Thankfully, days of Vietnam sentiment are over

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Editor’s note: This commentary was first published June 3, 2014.

THULE AIR BASE, Greenland — Capt. Thomas Hammill was a Green Beret who served in Vietnam and Cambodia. I knew him as an uncle and hero; however, society had a different perception of him and the rest of the men and women who fought in Vietnam.

Vietnam veterans returned to America and found protests, hate and labels such as “baby killer.” Thankfully, those days are over, but could we return to those
perceptions in similar form or fashion today?

Today’s military is able to enjoy a society that supports the troops. While that is fantastic, my hope is that we don’t take that for granted. My desire is that we do what is needed, on and off duty, to prove ourselves worthy of the support and adoration we receive from our nation.

Today, applause fills airports when service members return from overseas. Today, someone may just pick up your check if they see you grabbing lunch in uniform. Today, you get care packages and letters from school children while you are deployed. Today, professional sports teams and large corporations have military appreciation events. No, none of those things are why we serve. They are the result of a society that trusts us with its freedom and protection.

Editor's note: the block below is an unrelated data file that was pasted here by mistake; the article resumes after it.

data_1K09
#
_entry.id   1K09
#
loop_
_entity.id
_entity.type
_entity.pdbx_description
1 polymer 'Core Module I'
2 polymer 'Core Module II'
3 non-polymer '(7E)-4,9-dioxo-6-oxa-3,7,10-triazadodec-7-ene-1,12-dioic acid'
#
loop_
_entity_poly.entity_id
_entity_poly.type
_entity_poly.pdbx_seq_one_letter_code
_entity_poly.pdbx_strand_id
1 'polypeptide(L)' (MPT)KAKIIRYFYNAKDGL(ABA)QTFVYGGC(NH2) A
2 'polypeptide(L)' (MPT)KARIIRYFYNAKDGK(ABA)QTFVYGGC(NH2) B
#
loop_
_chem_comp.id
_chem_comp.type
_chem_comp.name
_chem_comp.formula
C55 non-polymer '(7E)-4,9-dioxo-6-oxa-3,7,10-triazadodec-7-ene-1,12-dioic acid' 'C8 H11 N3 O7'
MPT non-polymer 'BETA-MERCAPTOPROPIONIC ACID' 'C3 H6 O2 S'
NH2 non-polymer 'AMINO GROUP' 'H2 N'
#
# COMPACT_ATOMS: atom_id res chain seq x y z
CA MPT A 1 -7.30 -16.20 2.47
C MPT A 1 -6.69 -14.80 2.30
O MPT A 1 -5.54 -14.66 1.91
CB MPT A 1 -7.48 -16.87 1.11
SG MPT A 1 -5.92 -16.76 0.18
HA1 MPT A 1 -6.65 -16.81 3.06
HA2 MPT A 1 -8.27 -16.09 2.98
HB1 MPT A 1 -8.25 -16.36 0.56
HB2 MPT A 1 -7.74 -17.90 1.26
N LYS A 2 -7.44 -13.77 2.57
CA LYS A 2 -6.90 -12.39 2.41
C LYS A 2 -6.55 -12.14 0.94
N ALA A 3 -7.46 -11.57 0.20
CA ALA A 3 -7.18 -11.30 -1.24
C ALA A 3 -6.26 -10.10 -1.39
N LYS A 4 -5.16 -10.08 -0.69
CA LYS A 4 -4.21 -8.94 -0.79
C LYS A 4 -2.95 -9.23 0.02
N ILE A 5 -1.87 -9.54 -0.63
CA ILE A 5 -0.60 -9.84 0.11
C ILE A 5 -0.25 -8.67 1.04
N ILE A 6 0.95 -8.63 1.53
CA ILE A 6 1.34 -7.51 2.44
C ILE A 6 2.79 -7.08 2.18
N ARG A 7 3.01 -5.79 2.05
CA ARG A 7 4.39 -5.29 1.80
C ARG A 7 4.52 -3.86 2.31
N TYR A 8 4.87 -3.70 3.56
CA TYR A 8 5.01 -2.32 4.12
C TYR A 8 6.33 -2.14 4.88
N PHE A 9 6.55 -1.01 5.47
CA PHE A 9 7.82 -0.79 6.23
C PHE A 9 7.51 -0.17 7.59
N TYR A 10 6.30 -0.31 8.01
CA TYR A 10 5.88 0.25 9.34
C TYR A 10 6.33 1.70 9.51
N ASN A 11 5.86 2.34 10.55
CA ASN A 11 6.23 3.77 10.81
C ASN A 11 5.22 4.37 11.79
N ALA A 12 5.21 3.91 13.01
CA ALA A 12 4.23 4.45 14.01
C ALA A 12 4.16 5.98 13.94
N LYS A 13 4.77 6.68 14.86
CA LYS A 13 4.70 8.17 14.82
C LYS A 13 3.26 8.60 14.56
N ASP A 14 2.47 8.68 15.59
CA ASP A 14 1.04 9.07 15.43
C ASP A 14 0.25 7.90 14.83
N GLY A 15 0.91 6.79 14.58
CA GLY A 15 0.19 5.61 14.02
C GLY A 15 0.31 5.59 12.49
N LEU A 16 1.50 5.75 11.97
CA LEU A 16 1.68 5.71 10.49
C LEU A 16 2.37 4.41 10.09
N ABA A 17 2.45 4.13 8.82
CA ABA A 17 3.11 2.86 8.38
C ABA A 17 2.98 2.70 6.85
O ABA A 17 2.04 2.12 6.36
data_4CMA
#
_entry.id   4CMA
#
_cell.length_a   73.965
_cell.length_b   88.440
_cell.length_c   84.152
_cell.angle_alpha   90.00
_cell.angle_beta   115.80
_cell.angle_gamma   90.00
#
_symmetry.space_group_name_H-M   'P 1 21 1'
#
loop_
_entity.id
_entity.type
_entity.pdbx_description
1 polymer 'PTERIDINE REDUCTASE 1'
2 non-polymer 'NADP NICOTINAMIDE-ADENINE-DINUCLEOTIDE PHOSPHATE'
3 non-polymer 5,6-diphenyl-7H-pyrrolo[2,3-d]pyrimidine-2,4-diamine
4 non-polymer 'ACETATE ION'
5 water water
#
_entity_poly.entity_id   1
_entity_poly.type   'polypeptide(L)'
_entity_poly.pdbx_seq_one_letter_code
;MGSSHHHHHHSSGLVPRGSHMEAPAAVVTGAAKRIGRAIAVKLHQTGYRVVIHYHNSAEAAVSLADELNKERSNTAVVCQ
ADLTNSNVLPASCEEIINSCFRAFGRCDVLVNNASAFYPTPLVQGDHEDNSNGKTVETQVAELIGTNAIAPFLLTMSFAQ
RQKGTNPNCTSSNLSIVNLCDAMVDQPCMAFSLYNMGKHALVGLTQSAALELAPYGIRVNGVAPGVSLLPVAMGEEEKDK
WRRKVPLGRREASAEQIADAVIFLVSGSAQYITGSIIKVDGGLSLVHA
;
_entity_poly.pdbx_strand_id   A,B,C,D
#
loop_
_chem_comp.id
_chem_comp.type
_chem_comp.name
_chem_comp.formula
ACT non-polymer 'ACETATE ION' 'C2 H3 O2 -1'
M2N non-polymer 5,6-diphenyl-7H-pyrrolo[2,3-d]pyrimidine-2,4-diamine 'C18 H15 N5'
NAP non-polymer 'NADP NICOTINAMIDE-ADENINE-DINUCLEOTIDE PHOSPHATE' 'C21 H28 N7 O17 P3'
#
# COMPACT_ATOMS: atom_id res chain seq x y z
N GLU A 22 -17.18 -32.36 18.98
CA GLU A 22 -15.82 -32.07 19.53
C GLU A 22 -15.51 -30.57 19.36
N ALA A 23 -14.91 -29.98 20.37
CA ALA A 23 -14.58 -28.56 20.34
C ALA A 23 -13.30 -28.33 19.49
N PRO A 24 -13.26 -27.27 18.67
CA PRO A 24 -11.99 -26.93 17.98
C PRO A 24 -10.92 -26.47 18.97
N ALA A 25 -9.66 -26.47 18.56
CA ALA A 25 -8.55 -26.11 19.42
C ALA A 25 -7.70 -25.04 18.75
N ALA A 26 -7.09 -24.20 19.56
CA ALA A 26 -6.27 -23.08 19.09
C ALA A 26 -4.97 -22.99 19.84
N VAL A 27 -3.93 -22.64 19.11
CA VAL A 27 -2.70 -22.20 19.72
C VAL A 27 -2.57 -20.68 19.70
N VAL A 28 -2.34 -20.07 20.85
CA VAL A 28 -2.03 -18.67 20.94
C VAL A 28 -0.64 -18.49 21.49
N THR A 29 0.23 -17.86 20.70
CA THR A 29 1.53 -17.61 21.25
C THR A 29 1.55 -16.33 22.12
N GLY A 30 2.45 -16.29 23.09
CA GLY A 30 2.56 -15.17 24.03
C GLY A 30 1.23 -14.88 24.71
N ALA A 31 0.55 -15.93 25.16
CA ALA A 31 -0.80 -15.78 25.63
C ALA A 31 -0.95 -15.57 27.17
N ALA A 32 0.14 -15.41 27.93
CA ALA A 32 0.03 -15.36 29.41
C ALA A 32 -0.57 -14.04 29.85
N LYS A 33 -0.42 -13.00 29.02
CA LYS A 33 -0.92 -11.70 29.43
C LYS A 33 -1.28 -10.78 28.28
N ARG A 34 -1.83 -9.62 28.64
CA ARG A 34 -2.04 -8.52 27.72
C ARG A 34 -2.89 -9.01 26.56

So how do we preserve the trust that is at the core of the relationship between the military and American people? How do we ensure that our service and sacrifice will be met with appreciation instead of distaste? Well, I believe that falls squarely on our shoulders. Every single one of us has a part to play in building and maintaining this trust.

The dreaded acts of a few can stain the reputation of the entire military and erode the trust that has been built over decades. This is especially true in our present information age with social media and smart phones. Bad news spreads like a wildfire. The vast majority of military men and women live their lives in a manner that does nothing but reinforce the reasons why the American people place their trust in the military, but how do we continue to deserve this trust?

It will take outstanding wingmen. It will take workplaces that promote mutual respect and dignity. It will take personal courage. It will take compassion and support.

Millions of Americans chose to put on the uniform and defend the United States of America. A great number paid the ultimate price. Let’s honor their service and sacrifice by taking care of our brothers and sisters in arms. Let’s preserve the opportunity for our troops to hear “thank you.”

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